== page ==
In this paper we provide a labour demand-oriented measure of human capital as defined by the amount of specific skills a firm generates through work-based training (WBT) activities. Relying on a job-competition framework of analysis, we merge three rich firm-level datasets and we estimate the impact of a set of variables that are supposed to affect both the propensity to invest in WBT and the intensity of training within the Italian manufacturing industry over the period 2001-2005. In this respect, special attention is devoted to technological and organizational innovation, international trade, the outsourcing of production activities, the use of private versus public funds for financing previous WBT and previous recruitment of new personnel. Our estimates show that, in general, innovation impacts more on WBT than international trade, in particular when new technologies are followed by organizational innovations. We also disaggregate our dependent variable by occupation and by typology of training provided and we find that techno-organizational innovation, as well as capital-embodied technological change, seem to affect more the propensity to train plant operators than managers. When looking at the type of WBT, we find that, apart from size and skill intensity, while outsourcing and the purchase of business services positively affect the propensity to provide in-house training, techno-organizational change seems to drive the choice to train outside the firm. A coaching-like training activity, instead, seems to be the first type of skill development strategy provided by firms as it is mainly affected by previous recruitment. Finally we estimate training intensity in terms, respectively, of the number of training activities provided, private and total training costs and the share of trainees. Our results point to a positive and significant effect of skill intensity and innovation intensity, while no significant effect is found for the degree of commitment to internationalization.

Organizational change, skill formation, human capital measurement: Evidence from Italian manufacturing firms / G. Antonelli; R. Antonietti; G. Guidetti. - In: JOURNAL OF ECONOMIC SURVEYS. - ISSN 0950-0804. - STAMPA. - Vol. 24, N. 2, April 2010:(2010), pp. 206-247. [10.1111/j.1467-6419.2009.00615.x]

Organizational change, skill formation, human capital measurement: Evidence from Italian manufacturing firms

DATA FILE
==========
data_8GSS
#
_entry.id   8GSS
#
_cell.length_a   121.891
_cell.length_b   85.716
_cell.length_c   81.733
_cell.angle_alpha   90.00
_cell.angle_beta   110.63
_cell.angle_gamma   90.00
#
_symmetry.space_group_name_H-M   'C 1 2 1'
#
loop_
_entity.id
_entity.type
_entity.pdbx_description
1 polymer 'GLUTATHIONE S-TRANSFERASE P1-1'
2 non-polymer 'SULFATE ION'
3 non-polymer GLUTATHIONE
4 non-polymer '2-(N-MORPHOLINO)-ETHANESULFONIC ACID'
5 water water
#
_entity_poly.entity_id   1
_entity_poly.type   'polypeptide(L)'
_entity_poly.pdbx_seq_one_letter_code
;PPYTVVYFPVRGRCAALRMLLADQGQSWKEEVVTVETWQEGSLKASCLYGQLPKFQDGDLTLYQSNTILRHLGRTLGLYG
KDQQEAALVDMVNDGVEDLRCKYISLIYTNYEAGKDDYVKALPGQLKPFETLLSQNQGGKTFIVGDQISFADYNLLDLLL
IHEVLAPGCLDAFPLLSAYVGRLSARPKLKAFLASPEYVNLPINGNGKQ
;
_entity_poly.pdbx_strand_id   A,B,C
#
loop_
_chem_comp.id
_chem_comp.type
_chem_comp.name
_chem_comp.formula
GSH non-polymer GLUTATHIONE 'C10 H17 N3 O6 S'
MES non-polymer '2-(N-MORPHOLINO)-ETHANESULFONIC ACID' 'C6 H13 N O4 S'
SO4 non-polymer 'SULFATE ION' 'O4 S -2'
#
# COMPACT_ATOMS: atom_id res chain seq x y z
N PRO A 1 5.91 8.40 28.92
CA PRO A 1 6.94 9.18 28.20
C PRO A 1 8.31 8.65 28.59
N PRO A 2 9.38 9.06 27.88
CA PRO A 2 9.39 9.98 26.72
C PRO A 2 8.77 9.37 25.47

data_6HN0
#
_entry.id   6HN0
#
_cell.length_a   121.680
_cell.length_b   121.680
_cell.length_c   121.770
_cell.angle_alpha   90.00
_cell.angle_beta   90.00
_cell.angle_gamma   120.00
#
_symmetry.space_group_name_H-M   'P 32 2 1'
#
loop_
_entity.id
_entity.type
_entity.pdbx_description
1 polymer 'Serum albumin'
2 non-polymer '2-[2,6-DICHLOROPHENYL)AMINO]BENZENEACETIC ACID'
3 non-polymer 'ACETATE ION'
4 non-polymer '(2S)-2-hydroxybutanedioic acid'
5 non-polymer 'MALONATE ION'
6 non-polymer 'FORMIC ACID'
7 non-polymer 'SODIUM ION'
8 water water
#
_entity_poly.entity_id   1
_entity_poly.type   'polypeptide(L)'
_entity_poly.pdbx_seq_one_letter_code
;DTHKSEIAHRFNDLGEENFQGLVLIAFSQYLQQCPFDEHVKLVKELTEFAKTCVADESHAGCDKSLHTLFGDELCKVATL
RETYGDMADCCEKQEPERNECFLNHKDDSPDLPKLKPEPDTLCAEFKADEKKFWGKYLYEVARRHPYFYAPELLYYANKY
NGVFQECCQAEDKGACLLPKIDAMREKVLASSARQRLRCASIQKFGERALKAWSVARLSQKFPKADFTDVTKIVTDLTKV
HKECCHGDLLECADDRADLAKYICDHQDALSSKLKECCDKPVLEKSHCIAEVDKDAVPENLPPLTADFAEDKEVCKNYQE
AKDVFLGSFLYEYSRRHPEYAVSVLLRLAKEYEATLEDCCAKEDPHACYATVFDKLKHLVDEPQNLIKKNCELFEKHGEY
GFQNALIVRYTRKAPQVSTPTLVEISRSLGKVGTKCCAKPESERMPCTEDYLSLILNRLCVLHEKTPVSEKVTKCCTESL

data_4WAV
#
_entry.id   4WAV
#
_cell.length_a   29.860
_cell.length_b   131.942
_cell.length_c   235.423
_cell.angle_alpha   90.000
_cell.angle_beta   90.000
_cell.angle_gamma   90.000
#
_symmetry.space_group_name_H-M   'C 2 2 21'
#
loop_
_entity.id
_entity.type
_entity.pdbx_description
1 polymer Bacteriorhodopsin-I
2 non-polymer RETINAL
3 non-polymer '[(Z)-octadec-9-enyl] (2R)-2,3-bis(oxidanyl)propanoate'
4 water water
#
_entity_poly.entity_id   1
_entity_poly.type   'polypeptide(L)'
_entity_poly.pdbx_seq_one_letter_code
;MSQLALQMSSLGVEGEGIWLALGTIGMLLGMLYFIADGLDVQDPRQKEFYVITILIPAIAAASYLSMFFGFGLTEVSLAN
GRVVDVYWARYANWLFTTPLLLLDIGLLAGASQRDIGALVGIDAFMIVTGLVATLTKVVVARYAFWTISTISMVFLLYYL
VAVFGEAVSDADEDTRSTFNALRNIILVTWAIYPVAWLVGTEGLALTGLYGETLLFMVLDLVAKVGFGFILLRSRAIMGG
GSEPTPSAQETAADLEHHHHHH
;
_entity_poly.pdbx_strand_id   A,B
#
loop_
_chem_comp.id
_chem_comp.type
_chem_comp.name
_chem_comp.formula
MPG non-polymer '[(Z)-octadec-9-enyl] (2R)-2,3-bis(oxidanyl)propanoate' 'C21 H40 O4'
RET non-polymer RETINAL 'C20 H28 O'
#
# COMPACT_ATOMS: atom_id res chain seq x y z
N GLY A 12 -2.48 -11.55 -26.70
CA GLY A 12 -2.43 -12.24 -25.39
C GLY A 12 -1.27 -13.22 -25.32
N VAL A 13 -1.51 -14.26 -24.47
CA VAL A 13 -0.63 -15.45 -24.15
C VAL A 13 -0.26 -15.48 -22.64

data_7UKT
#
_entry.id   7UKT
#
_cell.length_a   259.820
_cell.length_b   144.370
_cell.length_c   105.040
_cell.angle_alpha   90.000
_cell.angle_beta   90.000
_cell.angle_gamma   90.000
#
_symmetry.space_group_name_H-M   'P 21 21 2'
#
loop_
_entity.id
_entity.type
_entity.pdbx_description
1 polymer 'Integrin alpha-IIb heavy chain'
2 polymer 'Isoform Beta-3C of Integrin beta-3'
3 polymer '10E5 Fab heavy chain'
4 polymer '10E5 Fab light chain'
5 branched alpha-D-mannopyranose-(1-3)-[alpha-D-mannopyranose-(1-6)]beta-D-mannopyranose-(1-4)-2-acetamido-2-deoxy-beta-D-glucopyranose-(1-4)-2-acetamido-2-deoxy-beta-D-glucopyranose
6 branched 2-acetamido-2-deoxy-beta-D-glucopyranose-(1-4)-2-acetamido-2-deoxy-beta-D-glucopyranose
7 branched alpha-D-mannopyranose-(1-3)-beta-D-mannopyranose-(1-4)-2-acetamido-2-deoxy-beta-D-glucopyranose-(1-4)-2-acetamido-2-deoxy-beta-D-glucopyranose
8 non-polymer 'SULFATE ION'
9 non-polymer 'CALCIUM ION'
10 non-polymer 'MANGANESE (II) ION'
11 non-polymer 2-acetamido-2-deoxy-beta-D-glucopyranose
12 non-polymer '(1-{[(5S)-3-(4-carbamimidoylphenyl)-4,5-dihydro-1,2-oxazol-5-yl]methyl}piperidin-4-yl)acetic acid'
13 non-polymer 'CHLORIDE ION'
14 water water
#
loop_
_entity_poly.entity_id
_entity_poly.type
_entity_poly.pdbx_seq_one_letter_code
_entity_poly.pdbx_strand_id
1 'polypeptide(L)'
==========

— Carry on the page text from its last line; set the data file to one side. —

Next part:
ANTONELLI, GILBERTO;ANTONIETTI, ROBERTO;GUIDETTI, GIOVANNI
2010

Abstract

In this paper we provide a labour demand-oriented measure of human capital as defined by the amount of specific skills a firm generates through work-based training (WBT) activities. Relying on a job-competition framework of analysis, we merge three rich firm-level datasets and we estimate the impact of a set of variables that are supposed to affect both the propensity to invest in WBT and the intensity of training within the Italian manufacturing industry over the period 2001-2005. In this respect, special attention is devoted to technological and organizational innovation, international trade, the outsourcing of production activities, the use of private versus public funds for financing previous WBT and previous recruitment of new personnel. Our estimates show that, in general, innovation impacts more on WBT than international trade, in particular when new technologies are followed by organizational innovations. We also disaggregate our dependent variable by occupation and by typology of training provided and we find that techno-organizational innovation, as well as capital-embodied technological change, seem to affect more the propensity to train plant operators than managers. When looking at the type of WBT, we find that, apart from size and skill intensity, while outsourcing and the purchase of business services positively affect the propensity to provide in-house training, techno-organizational change seems to drive the choice to train outside the firm. A coaching-like training activity, instead, seems to be the first type of skill development strategy provided by firms as it is mainly affected by previous recruitment. Finally we estimate training intensity in terms, respectively, of the number of training activities provided, private and total training costs and the share of trainees. Our results point to a positive and significant effect of skill intensity and innovation intensity, while no significant effect is found for the degree of commitment to internationalization.
2010
Organizational change, skill formation, human capital measurement: Evidence from Italian manufacturing firms / G. Antonelli; R. Antonietti; G. Guidetti. - In: JOURNAL OF ECONOMIC SURVEYS. - ISSN 0950-0804. - STAMPA. - Vol. 24, N. 2, April 2010:(2010), pp. 206-247. [10.1111/j.1467-6419.2009.00615.x]
G. Antonelli; R. Antonietti; G. Guidetti
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Utilizza questo identificativo per citare o creare un link a questo documento: https://hdl.handle.net/11585/74898
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